If the National Security Agency’s bulk-data program expires, the coroner should conclude that it was “death by bumper sticker.”
Rarely has a controversial government program been so fiercely debated and so poorly understood. Authorized by soon-to-expire Section 215 of the Patriot Act, it has been brought to the edge of extinction by a couple of simple but inaccurate phrases, including “listening to your phone calls” and “domestic spying.”
You can listen to orations on the NSA program for hours and be outraged by its violation of our liberties, inspired by the glories of the Fourth Amendment, and prepared to mount the barricades to stop the NSA in its tracks — and still have no idea what the program actually does. That’s what the opponents leave out or distort, since their case against the program becomes so much less compelling upon fleeting contact with reality.
The program involves so-called metadata, which means information about phone calls, but not the actual content of the calls — things like the number called, the time of the call, the duration of the call. The phone companies have all this information, which the NSA acquires from them.
What happens next probably won’t shock you, and it shouldn’t. As Rachel Brand of the Privacy and Civil Liberties Oversight Board writes, “It is stored in a database that may be searched only by a handful of trained employees, and even they may search it only after a judge has determined that there is evidence connecting a specific phone number to terrorism.”
The charge of domestic spying is redolent of the days when J. Edgar Hoover targeted and harassed Martin Luther King Jr. Not only is there zero evidence of any such abuse, it isn’t even possible based on the NSA database alone. There are no names with the numbers. As former prosecutor Andrew C. McCarthy points out, Whitepages.com has more personal identifying information.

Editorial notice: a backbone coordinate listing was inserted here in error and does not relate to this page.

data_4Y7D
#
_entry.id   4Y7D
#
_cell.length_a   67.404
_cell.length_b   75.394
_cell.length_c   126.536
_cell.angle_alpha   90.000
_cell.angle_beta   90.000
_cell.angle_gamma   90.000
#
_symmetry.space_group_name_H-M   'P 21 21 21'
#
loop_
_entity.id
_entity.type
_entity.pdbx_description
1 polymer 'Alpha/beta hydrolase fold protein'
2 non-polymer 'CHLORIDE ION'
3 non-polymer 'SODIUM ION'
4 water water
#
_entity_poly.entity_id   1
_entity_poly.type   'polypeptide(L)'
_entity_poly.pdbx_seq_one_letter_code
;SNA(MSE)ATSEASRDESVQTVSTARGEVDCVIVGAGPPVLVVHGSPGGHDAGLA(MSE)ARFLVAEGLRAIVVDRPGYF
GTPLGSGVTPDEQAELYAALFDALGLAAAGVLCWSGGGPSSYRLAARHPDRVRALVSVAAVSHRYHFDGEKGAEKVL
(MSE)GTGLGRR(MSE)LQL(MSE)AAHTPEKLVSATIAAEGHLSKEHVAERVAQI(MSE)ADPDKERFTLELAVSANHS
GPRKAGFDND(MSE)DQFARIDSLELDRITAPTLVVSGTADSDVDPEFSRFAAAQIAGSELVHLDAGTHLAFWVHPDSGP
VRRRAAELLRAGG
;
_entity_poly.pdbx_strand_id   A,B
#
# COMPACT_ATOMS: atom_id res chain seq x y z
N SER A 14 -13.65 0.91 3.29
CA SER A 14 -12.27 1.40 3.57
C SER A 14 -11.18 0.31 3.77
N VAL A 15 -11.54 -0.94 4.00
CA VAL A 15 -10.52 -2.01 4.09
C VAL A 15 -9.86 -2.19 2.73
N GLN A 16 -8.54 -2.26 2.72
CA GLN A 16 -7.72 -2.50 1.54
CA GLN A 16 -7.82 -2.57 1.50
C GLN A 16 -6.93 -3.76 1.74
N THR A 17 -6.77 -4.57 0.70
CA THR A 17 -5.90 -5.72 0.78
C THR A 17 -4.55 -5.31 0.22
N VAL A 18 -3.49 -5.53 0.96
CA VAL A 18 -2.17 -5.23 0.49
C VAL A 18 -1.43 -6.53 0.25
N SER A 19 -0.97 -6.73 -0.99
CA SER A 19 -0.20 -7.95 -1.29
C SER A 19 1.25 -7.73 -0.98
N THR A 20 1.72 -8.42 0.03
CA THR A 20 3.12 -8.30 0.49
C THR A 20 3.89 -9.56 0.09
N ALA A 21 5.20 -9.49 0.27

As former prosecutor Andrew C. McCarthy points out, whitepages.com has more personal identifying information than the NSA database.
The NSA is hardly a rogue agency. Its program is overseen by a special panel of judges, and it has briefed Congress about its program for years.
In the context of all that is known about us by private companies, the NSA is a piker. Take the retailer Target, for example. According to the New York Times, it collects “demographic information like your age, whether you are married and have kids, which part of town you live in, how long it takes you to drive to the store, your estimated salary, whether you’ve moved recently, what credit cards you carry in your wallet and what Web sites you visit.”
Of course, the Fourth Amendment applies to the government, not private entities like Target. The amendment protects against unreasonable searches and seizures of our “persons, houses, papers, and effects.” If the NSA were breaking into homes and seizing metadata that people had carefully hidden away from prying eyes, it would be in flagrant violation of the Fourth Amendment. But no one is in possession of his or her own metadata.
Even if the NSA didn’t exist, metadata would be controlled by someone else, the phone companies. The Supreme Court has held that you don’t have an expectation of privacy for such information in the possession of a third party. One frightening way to look at mail delivery is that agents of the state examine and handle the correspondence of countless of millions of Americans. They aren’t violating anyone’s Fourth Amendment rights, though, because no one expects the outside of their envelopes to be private.
There are legitimate criticisms of the NSA program. It currently hangs on vague phrasing in the Patriot Act. Congress should make it unmistakable that it is authorizing exactly what the NSA is doing. But the program doesn’t deserve the ignominy that has it in such political peril. The House has passed a reform that might render the program unworkable, and the Senate hasn’t yet been able to act. It is hard to match the power of a bumper sticker.